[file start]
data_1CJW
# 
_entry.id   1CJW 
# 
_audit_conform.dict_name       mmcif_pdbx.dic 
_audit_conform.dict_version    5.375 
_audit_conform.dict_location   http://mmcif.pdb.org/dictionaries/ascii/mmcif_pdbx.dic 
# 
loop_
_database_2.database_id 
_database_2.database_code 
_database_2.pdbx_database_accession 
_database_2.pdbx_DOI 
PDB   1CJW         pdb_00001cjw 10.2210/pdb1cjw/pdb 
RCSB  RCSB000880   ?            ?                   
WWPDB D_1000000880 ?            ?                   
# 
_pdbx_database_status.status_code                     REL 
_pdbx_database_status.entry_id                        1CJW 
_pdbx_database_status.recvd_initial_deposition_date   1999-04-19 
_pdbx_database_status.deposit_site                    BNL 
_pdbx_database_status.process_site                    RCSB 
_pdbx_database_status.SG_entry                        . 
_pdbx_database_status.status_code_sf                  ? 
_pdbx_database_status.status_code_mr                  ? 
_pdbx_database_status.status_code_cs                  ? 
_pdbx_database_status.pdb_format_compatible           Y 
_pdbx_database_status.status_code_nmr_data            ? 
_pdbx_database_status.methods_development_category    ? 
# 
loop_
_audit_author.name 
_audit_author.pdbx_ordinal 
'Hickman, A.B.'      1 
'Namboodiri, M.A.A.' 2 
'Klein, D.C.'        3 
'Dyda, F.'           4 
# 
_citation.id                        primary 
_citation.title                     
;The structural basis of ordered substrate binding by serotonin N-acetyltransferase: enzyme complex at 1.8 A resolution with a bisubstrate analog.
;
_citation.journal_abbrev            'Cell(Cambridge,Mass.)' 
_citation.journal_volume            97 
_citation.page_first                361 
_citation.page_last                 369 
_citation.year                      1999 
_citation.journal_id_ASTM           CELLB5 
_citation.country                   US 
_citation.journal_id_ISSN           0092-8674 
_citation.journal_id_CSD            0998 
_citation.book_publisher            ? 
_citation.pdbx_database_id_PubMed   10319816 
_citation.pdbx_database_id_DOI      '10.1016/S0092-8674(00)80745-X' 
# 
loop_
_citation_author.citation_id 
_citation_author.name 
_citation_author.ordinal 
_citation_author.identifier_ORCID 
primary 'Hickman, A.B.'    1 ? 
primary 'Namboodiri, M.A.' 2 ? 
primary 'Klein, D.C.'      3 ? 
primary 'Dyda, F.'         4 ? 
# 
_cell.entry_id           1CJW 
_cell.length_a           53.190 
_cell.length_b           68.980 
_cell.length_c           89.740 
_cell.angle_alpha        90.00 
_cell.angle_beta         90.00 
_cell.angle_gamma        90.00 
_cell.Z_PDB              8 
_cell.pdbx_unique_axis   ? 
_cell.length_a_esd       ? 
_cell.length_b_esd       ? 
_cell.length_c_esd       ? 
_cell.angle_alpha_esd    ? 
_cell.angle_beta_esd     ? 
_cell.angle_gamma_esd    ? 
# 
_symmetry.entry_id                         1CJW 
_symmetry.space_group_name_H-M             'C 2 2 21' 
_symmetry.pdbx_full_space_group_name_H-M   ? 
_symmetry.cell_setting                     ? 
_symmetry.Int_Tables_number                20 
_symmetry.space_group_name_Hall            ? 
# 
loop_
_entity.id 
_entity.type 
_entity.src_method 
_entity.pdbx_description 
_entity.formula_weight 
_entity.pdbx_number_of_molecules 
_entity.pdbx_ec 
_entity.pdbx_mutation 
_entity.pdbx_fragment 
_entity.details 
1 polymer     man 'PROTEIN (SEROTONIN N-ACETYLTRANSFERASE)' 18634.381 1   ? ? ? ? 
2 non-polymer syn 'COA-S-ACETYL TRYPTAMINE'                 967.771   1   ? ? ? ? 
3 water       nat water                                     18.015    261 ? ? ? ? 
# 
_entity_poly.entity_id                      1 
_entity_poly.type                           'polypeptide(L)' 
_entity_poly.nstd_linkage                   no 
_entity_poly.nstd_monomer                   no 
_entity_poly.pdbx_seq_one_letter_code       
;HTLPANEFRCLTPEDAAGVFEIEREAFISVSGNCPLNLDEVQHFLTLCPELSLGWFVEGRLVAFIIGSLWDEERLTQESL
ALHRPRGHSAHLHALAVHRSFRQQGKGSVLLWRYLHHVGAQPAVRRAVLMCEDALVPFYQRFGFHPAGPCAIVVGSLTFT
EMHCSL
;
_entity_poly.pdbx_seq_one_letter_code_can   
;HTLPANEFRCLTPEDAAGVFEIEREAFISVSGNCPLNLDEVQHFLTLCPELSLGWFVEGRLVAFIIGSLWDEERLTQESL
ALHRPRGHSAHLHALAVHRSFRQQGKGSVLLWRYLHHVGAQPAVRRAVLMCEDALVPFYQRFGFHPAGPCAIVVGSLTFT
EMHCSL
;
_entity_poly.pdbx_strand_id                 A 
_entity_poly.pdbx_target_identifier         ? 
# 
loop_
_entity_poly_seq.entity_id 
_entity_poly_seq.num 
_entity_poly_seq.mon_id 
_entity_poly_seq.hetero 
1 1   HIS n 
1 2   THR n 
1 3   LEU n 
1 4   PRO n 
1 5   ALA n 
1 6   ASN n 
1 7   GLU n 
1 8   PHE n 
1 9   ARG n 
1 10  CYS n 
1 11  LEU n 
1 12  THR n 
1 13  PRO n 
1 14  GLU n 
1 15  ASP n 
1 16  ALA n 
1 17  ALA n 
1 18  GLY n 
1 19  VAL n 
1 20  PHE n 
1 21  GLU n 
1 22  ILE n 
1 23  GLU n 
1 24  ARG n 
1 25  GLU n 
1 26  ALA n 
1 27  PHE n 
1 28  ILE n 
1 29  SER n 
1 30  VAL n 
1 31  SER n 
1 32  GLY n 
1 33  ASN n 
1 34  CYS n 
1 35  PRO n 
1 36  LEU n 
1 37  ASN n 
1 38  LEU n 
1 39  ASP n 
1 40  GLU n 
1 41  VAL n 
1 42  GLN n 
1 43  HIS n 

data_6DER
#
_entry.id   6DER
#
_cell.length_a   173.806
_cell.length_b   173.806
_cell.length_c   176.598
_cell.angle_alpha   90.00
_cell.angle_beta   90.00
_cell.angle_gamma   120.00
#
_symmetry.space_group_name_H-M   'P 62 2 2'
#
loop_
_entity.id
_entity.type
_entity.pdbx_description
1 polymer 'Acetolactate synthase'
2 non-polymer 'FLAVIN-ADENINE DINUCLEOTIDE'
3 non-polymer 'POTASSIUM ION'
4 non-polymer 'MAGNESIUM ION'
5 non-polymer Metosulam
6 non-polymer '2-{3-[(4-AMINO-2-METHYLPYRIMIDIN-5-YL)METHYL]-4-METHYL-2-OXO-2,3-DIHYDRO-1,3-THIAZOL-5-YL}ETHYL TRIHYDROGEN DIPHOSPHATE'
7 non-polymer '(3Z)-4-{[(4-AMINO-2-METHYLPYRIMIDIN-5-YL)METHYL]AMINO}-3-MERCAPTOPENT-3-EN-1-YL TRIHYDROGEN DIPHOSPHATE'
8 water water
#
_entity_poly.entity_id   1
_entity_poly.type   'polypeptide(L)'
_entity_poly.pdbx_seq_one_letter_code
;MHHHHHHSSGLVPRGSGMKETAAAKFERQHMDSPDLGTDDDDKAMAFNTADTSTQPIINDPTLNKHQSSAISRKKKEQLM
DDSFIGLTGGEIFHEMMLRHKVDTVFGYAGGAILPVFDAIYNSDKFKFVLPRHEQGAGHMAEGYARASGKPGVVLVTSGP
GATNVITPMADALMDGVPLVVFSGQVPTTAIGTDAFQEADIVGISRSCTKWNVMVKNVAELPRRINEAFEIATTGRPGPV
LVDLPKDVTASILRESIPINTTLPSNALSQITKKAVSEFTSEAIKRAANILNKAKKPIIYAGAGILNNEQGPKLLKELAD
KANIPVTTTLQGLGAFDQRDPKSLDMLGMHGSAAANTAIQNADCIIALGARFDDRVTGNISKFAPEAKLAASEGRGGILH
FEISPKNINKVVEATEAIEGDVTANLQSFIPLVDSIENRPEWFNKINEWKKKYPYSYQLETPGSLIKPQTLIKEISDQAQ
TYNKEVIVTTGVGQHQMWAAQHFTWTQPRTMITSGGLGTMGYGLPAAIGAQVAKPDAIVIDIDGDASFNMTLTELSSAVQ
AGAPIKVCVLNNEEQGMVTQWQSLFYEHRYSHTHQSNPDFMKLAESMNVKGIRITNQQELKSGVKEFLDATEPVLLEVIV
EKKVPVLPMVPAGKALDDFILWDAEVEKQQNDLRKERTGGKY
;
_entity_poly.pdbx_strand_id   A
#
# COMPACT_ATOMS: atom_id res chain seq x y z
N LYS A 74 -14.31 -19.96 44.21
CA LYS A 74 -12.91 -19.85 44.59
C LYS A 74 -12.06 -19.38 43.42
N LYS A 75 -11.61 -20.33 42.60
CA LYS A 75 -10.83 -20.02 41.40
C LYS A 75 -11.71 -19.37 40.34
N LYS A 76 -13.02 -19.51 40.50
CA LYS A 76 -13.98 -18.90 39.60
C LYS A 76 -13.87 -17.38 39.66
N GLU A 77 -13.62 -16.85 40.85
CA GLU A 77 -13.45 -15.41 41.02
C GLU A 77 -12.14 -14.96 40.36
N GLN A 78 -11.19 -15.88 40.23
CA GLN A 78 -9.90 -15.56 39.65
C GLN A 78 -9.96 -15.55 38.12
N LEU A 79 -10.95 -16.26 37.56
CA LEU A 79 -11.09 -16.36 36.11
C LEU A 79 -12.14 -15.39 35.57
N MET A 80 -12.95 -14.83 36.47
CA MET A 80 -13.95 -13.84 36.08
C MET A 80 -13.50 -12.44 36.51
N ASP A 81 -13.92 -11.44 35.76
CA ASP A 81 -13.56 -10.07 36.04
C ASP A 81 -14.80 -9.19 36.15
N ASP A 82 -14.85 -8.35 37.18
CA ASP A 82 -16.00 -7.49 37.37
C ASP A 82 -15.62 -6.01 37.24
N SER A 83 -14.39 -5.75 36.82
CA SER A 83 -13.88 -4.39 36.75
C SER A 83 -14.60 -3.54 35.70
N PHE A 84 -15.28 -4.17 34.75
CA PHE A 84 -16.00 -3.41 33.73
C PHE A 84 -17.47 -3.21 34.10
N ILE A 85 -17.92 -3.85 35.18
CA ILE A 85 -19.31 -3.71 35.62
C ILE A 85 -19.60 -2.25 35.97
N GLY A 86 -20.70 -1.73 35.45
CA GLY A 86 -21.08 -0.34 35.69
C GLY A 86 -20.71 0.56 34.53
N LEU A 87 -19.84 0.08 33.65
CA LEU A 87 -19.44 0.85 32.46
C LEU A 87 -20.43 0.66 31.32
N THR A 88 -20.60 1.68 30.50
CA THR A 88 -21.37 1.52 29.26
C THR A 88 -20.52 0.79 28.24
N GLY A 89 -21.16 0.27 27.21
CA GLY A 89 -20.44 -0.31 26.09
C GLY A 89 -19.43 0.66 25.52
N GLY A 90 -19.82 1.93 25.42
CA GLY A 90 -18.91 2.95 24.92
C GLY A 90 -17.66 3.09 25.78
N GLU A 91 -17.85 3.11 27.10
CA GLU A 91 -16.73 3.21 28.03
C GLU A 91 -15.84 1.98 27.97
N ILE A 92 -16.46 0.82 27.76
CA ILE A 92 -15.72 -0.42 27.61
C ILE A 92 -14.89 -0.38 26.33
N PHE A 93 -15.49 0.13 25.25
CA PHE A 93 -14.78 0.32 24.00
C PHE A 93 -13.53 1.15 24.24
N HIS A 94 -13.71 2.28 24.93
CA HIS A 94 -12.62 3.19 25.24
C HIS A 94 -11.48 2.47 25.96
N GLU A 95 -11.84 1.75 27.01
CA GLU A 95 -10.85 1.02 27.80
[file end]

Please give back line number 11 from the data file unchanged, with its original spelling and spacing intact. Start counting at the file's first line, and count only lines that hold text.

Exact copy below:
_database_2.database_code 